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HomeGeopolitical CompassEurope, Russia, OceaniaHow to Break the Cycle of Conflict with Russia

How to Break the Cycle of Conflict with Russia

Author:  Samuel Charap

Affiliation: Senior Political Scientist at the RAND Corporation, Council on Foreign Relations (Life Member), and Former Senior Advisor at the U.S. Department of State (Arms Control and International Security, Covering Russia and Eurasia)

Organization /Publisher: Foreign Affairs

Date/Place: February 7, 2022/USA

Type of Literature: Analysis

Word Count: 2405

Link: https://www.foreignaffairs.com/articles/russia-fsu/2022-02-07/how-break-cycle-conflict-russia

 

Keywords: Russia, Ukraine, and the USA

 

Brief:


The writer tries to shed light on the crisis in Eastern Europe and the then possibility of Russia launching a military attack on Ukraine, as Russia has been mobilizing its forces on the border with Ukraine for weeks. This dangerous development of events prompted the writer to discuss all possible scenarios. Regardless of the policy pursued by the United States to weaken the Russian side by supporting the former Soviet Union countries and pushing them towards Europe and the Western camp, confrontation between the two sides is inevitably coming. There is no doubt that Moscow is prepared to use its military power to avoid being surrounded by countries closely linked to NATO and the European Union. The writer asserts that the geopolitical pluralism that the United States seeks to create in the former Soviet Union will seriously impact America and its Western allies. Imperial Russia cannot agree to grant the surrounding countries full sovereignty and freedom to choose the most appropriate and best alliances and blocs. To present a mutually acceptable agreement that would defuse war, the RAND Corporation and the Friedrich-Ebert-Stiftung requested a group of non-governmental experts from the United States, Europe, Russia, and five post-Soviet Eurasian states to come up with a study of all options for the desired agreement which would offer multilateral security guarantees and other confidence-building measures for nonaligned nations. The author notes that the two sides have little incentive to make concessions. After presenting an earlier draft to Russian and Western government officials, each side believes it has a long-term advantage over the other in the region. In this case, the region of Eurasia will remain on the brink of war for a long time.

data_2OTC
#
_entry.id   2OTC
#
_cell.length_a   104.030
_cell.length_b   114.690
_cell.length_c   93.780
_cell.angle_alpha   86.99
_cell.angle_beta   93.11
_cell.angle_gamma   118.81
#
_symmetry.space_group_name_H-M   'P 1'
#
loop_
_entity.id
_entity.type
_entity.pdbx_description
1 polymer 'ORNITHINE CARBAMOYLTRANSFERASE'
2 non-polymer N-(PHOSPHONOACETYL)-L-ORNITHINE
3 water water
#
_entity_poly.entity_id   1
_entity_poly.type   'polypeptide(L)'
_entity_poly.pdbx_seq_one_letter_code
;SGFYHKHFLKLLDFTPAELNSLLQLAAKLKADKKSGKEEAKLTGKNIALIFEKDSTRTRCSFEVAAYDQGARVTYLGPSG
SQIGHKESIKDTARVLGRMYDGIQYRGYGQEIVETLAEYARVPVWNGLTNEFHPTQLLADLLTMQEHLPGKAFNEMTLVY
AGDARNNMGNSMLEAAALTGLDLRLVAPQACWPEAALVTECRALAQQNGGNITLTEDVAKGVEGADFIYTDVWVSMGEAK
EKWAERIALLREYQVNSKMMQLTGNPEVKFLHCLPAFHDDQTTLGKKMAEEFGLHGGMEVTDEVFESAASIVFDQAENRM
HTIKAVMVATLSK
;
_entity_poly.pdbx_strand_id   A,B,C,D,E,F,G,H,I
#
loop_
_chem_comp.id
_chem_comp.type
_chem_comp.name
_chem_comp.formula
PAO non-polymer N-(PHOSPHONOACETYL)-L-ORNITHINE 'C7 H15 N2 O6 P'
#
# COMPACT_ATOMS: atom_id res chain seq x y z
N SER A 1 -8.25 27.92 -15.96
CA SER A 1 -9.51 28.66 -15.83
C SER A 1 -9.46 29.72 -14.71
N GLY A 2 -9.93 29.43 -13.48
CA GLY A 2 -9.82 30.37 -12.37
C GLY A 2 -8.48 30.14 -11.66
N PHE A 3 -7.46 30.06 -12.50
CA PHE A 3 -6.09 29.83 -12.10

By: Taqwa Abukmeil, CIGA Research Assistant

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